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Tag Archives: naturalism
Sebastian Seung is Professor of Computational Neuroscience and Physics at the Massachusetts Institute of Technology, and in his new book, Connectome: How the Brain’s Wiring Makes Us Who We Are (Houghton Mifflin 2012), he defines a connectome in the following manner: … Continue reading
_____ You are home. _____ Image source: NASA (Suomi Satellite, January 4, 2012)
A great YouTube: . Here’s the list (in order) of those responding: 1. Lawrence Krauss, Physicist 2. Robert Coleman Richardson, Physicist, Nobel Laureate 3. Richard Feynman, Physicist, Nobel Laureate 4. Simon Blackburn, Cambridge Philosopher 5. Colin Blakemore, Oxford Professor … Continue reading
It’s sometimes asserted that atheism admits of no ultimate or absolute truths, but in the “D Girl” episode of the Sopranos (Season 2) is a rather nice exchange between Tony Soprano and his therapist, Dr. Jennifer Malfi, that suggests otherwise. The exchange concerns … Continue reading
In a recent blog post, evolutionary biologist, Jerry Coyne, doesn’t flinch at spelling out the implications of strict naturalism for the idea of free will: We simply don’t like to think that we’re molecular automatons, and so we adopt a definition … Continue reading
The theologian Reinhold Niebuhr, in Volume 1 of his The Nature and Destiny of Man (1964 edition, pg. 43), critiques Freudianism and, by extension, naturalism generally: The whole of Freudian psychology, not in what it declares but in what it … Continue reading
Biologist Anthony Cashmore thinks belief in free will is akin to belief in “magic” and we have “free will genes” actively deceiving us into believing that we have free will!
Yikes. An exceptionally clear discussion of biologist Anthony Cashmore’s ideas about free will is at physorg.com today. Here’s Cashmore’s basic thesis: In a recent study, Cashmore has argued that a belief in free will is akin to religious beliefs, since neither … Continue reading
The Hundredth Cricket Phenomenon?: Pregnant Crickets Forewarn Their Young Before Birth! An Opportunity for Natural and Supernatural Speculation?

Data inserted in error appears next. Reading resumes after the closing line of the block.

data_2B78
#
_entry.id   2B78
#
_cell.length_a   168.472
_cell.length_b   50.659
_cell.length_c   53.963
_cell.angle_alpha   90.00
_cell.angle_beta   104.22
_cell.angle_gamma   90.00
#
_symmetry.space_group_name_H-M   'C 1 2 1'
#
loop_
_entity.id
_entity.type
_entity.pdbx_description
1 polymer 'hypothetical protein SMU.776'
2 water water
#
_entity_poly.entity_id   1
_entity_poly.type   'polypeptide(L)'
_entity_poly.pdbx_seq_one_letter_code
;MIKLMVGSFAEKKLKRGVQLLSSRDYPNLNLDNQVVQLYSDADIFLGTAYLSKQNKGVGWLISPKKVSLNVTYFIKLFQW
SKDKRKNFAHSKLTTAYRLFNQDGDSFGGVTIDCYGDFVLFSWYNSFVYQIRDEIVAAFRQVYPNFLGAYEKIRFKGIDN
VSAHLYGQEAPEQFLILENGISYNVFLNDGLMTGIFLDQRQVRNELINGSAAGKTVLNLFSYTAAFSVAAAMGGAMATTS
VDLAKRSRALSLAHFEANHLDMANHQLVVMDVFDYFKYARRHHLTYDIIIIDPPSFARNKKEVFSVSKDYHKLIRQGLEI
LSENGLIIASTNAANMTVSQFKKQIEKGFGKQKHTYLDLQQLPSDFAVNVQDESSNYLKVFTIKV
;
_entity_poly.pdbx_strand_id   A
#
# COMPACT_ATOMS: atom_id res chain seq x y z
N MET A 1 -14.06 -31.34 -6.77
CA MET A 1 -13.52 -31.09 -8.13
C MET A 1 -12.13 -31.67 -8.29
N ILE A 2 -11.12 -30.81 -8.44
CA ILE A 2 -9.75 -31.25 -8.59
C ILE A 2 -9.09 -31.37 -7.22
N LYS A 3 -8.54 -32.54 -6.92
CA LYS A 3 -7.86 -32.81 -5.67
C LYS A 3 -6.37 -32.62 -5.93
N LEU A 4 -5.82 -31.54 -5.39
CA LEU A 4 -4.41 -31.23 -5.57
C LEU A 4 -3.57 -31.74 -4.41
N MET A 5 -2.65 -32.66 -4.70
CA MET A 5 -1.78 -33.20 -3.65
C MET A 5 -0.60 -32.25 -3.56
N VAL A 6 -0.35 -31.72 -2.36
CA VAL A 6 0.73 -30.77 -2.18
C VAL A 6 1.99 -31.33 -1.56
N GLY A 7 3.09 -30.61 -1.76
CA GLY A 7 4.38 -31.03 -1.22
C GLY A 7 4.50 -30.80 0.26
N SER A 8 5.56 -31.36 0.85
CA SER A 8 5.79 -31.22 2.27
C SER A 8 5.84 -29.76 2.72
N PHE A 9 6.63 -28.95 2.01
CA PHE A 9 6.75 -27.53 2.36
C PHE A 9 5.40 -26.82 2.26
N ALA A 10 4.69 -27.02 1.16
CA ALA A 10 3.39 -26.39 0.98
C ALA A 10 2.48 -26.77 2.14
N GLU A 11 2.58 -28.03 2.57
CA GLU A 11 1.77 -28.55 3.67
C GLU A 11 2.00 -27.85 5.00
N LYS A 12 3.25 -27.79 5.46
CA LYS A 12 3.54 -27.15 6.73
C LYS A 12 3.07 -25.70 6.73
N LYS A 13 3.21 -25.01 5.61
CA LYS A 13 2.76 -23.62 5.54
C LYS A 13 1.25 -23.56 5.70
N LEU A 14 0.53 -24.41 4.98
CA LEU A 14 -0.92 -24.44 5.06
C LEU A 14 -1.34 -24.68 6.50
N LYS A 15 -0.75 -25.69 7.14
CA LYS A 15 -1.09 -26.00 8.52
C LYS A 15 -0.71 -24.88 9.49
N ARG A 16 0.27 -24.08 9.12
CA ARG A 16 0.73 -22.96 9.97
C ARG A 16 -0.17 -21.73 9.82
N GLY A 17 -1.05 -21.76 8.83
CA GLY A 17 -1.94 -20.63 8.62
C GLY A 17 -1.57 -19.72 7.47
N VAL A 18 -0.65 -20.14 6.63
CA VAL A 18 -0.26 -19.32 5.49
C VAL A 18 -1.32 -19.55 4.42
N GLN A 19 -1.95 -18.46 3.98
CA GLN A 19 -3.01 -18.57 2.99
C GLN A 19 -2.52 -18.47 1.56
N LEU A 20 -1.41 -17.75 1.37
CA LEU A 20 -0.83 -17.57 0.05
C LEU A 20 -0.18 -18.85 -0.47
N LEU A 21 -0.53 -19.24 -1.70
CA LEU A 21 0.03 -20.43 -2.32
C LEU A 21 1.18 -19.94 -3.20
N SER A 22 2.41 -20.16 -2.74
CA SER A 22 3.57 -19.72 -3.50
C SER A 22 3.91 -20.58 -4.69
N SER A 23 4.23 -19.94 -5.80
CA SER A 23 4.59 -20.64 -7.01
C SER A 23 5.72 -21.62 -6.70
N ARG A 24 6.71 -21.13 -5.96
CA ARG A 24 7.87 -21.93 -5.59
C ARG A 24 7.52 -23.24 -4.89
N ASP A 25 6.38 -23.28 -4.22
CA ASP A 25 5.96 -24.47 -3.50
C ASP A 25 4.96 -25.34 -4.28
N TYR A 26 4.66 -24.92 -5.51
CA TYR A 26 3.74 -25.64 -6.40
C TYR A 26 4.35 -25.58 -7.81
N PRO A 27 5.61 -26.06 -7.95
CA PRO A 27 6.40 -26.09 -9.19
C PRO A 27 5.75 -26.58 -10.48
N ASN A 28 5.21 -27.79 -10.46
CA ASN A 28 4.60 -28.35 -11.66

And that would also mean that baby crickets have prebirth “memories” (either somatic or mental), doesn’t it? There must be a mechanism responsible for this, but what could it possibly be? This today in the New York Times: Researchers from the University … Continue reading
In asking, existentially, where we are, I think that there are two great facts and three great questions: It appears that we live within a paradox—a universe that made itself or has always existed. It also appears that the universe consists … Continue reading
Evolution v. Intelligent Design Watch: Historian David Gordon Calls Brian Leiter’s Treatment of Thomas Nagel “Deplorable”
In a review of philosopher Thomas Nagel’s new collection of essays (which was just released by Oxford University Press today), historian David Gordon weighs in on Thomas Nagel’s sympathy for Intelligent Design and the attacks that he has received from Brian Leiter: … Continue reading
Science is driven by naturalism. It’s a tool for discovering material causes for material events. You can’t use the tool for any other purpose. But here’s why science is not, therefore, a tool for atheism: Both the atheist scientist and … Continue reading
Atheist Universe? Is Naturalism a More Parsimonious (Simple) Assumption to Make about What We See Around Us than Supernaturalism?
As an agnostic, I’m not so sure that I can agree with atheists that the most parsimonious explanation (that is, the simplest explanation) for the universe is naturalism. I would suggest that getting to an objective definition, a priori, of what … Continue reading
In support of the claim that “fundamentalist atheist” has at least some descriptive value, it should be noted that Stephen Gould used a similar phrase in his early disputes with evolutionary psychologists who imagined a reductive Darwinian “just so” story accounting … Continue reading
Is a better term for atheist, naturalist? And is a better term for theist, supernaturalist? British philosopher Anthony Grayling thinks so, and in a Gaurdian essay from two years ago he suggests that shifting from the atheist-theist to the naturalist-supernaturalist designations … Continue reading
Naturalism starts with the assumption that there is only one world, not two. It’s one of the things that distinguishes atheists and agnostics from theists (who think that there is a “universe next door”, a supernatural world, too). So what could … Continue reading